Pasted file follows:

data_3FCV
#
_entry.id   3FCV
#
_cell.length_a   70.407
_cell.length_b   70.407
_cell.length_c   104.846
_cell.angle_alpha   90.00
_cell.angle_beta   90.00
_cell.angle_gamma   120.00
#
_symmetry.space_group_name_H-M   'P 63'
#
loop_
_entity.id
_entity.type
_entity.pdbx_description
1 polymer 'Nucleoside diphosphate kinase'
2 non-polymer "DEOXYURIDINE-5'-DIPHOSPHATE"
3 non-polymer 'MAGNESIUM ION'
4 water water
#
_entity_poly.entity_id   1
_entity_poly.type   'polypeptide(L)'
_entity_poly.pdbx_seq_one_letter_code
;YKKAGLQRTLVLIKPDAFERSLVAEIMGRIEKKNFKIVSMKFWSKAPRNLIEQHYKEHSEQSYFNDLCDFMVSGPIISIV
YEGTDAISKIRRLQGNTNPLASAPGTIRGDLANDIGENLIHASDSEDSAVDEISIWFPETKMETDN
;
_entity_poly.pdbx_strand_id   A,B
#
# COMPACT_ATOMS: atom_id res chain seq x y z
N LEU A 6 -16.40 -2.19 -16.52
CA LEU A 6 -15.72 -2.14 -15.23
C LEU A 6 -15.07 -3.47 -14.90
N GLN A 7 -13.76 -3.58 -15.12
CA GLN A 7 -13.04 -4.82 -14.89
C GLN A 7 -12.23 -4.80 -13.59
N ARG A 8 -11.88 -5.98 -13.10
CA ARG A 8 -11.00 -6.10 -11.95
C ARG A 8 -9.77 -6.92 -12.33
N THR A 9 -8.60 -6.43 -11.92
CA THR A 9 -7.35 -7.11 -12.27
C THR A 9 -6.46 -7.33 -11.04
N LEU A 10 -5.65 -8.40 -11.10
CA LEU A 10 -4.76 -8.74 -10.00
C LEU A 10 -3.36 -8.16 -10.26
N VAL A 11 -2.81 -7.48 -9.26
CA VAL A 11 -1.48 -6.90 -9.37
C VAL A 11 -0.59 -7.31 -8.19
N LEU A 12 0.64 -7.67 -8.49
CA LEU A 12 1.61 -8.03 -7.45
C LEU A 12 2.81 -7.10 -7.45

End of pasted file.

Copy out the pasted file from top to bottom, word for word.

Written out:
data_3FCV
#
_entry.id   3FCV
#
_cell.length_a   70.407
_cell.length_b   70.407
_cell.length_c   104.846
_cell.angle_alpha   90.00
_cell.angle_beta   90.00
_cell.angle_gamma   120.00
#
_symmetry.space_group_name_H-M   'P 63'
#
loop_
_entity.id
_entity.type
_entity.pdbx_description
1 polymer 'Nucleoside diphosphate kinase'
2 non-polymer "DEOXYURIDINE-5'-DIPHOSPHATE"
3 non-polymer 'MAGNESIUM ION'
4 water water
#
_entity_poly.entity_id   1
_entity_poly.type   'polypeptide(L)'
_entity_poly.pdbx_seq_one_letter_code
;YKKAGLQRTLVLIKPDAFERSLVAEIMGRIEKKNFKIVSMKFWSKAPRNLIEQHYKEHSEQSYFNDLCDFMVSGPIISIV
YEGTDAISKIRRLQGNTNPLASAPGTIRGDLANDIGENLIHASDSEDSAVDEISIWFPETKMETDN
;
_entity_poly.pdbx_strand_id   A,B
#
# COMPACT_ATOMS: atom_id res chain seq x y z
N LEU A 6 -16.40 -2.19 -16.52
CA LEU A 6 -15.72 -2.14 -15.23
C LEU A 6 -15.07 -3.47 -14.90
N GLN A 7 -13.76 -3.58 -15.12
CA GLN A 7 -13.04 -4.82 -14.89
C GLN A 7 -12.23 -4.80 -13.59
N ARG A 8 -11.88 -5.98 -13.10
CA ARG A 8 -11.00 -6.10 -11.95
C ARG A 8 -9.77 -6.92 -12.33
N THR A 9 -8.60 -6.43 -11.92
CA THR A 9 -7.35 -7.11 -12.27
C THR A 9 -6.46 -7.33 -11.04
N LEU A 10 -5.65 -8.40 -11.10
CA LEU A 10 -4.76 -8.74 -10.00
C LEU A 10 -3.36 -8.16 -10.26
N VAL A 11 -2.81 -7.48 -9.26
CA VAL A 11 -1.48 -6.90 -9.37
C VAL A 11 -0.59 -7.31 -8.19
N LEU A 12 0.64 -7.67 -8.49
CA LEU A 12 1.61 -8.03 -7.45
C LEU A 12 2.81 -7.10 -7.45